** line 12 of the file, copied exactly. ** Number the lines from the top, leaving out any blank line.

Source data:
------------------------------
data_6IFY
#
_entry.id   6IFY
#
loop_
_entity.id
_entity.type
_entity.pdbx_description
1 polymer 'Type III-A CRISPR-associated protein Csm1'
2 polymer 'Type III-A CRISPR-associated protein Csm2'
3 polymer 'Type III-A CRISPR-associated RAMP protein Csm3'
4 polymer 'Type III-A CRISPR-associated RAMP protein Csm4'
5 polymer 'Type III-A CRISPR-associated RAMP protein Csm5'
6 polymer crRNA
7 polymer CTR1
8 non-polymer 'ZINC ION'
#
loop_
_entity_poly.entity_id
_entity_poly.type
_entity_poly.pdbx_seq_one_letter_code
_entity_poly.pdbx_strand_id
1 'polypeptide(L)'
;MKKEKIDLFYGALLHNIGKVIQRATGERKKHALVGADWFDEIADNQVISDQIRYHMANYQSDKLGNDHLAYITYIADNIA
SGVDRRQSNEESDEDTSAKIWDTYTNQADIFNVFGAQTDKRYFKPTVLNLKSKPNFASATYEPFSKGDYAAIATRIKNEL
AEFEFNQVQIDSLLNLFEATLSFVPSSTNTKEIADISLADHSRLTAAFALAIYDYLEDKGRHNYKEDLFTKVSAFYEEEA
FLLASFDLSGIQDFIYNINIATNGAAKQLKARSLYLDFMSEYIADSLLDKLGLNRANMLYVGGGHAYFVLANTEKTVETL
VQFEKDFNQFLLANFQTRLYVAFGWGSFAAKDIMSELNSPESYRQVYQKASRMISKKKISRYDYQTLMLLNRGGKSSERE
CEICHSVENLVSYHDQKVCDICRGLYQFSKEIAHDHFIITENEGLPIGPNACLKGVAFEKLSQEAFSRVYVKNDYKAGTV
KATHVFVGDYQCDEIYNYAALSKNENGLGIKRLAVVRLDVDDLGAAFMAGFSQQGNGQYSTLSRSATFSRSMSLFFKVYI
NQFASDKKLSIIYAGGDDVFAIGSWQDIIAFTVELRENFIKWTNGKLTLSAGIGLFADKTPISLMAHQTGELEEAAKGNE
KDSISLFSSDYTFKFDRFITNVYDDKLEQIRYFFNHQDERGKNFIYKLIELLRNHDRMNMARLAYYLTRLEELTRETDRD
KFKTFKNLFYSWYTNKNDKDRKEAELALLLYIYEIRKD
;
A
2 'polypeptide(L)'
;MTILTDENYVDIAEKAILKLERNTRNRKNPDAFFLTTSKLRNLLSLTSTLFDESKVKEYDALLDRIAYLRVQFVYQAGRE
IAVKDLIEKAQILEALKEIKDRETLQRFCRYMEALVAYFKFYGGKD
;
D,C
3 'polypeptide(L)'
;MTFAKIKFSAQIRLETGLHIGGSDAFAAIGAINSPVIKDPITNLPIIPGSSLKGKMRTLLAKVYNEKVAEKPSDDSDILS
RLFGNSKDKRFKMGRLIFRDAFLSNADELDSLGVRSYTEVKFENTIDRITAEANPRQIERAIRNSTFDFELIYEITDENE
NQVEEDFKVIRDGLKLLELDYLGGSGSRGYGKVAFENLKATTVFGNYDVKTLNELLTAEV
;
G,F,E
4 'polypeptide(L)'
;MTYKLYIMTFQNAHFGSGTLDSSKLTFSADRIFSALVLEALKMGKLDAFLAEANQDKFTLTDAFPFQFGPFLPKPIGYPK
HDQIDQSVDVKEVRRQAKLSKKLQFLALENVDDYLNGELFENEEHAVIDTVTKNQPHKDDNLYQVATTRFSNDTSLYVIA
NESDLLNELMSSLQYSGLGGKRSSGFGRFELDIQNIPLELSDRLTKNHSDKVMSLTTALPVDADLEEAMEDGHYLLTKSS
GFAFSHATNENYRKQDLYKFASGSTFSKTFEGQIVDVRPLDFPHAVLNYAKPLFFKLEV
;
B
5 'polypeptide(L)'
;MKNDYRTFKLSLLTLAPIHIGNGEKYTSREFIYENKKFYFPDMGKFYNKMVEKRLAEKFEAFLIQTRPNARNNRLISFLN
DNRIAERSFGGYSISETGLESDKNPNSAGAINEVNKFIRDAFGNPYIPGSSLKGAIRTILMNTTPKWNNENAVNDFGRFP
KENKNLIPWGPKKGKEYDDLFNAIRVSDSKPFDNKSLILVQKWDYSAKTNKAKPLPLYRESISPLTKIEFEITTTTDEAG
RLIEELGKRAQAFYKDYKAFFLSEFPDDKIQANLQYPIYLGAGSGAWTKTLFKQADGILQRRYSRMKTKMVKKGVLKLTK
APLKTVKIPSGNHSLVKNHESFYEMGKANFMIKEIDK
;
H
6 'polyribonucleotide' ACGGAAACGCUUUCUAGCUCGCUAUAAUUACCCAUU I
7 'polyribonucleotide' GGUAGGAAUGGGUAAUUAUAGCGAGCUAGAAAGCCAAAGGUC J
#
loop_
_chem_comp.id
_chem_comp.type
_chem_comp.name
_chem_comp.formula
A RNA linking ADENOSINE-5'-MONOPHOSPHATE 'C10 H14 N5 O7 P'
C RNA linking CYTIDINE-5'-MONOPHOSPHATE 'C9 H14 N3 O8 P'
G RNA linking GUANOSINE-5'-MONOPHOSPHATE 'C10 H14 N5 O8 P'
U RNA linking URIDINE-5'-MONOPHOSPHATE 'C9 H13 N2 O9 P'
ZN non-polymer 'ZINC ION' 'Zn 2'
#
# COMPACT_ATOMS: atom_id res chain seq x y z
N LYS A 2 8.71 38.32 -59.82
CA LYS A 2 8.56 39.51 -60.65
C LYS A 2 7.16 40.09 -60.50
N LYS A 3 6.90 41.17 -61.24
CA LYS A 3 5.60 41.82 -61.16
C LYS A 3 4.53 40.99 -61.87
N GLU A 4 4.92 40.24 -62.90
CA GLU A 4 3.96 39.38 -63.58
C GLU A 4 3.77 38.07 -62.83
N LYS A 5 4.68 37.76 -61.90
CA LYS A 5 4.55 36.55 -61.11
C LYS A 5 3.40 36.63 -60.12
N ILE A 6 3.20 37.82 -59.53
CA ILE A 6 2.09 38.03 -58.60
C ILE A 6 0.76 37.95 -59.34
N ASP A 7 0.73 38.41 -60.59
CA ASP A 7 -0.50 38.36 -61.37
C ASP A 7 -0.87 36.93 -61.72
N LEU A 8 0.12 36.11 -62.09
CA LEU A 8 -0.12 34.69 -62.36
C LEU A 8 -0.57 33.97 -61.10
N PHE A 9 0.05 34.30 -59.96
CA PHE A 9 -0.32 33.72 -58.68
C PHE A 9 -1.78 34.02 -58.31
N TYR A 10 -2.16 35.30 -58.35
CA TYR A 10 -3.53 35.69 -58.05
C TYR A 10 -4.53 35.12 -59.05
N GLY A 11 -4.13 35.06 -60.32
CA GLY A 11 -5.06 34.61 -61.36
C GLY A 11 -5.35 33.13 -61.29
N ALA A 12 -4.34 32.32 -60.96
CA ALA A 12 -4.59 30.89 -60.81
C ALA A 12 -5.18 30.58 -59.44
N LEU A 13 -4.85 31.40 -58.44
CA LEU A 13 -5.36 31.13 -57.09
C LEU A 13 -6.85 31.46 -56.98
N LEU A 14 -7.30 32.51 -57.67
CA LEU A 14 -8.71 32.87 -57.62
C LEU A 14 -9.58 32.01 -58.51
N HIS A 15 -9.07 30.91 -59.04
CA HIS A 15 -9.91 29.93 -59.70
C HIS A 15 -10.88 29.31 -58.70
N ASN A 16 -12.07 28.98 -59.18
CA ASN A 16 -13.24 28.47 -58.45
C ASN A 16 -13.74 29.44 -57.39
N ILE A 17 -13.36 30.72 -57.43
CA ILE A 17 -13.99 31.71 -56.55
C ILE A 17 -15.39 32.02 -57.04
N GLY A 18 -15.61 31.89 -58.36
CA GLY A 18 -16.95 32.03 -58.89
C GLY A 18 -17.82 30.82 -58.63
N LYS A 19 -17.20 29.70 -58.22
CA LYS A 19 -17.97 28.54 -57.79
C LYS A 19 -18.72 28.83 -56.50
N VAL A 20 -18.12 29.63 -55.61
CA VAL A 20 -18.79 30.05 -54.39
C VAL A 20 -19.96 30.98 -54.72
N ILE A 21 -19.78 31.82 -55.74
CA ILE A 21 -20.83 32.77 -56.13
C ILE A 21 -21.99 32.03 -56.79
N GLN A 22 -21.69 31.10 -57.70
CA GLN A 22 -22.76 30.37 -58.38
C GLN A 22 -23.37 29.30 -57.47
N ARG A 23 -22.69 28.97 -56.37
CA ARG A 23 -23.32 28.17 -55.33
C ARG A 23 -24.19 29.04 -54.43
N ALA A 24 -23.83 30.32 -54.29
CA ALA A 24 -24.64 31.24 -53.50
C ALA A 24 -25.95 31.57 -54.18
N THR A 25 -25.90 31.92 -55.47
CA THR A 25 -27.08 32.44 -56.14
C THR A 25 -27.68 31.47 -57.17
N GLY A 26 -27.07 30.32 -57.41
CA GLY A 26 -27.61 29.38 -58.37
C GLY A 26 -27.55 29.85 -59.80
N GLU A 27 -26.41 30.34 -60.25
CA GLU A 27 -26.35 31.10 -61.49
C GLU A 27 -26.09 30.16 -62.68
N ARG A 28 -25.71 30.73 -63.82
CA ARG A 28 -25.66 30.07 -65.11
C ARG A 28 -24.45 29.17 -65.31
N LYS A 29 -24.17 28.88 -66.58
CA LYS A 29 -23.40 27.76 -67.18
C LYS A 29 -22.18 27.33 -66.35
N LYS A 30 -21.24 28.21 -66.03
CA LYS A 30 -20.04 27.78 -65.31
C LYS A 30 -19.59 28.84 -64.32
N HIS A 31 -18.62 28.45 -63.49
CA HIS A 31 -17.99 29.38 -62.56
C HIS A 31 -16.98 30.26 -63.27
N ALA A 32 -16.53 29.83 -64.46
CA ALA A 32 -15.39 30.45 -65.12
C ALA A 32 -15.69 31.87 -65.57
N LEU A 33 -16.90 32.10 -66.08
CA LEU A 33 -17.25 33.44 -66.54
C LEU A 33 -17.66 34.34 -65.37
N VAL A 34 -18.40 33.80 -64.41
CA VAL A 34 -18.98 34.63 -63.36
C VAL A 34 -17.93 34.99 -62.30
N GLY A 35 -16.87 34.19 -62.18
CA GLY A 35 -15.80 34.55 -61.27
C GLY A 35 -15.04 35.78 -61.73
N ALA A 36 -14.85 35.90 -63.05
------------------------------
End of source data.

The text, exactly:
4 polymer 'Type III-A CRISPR-associated RAMP protein Csm4'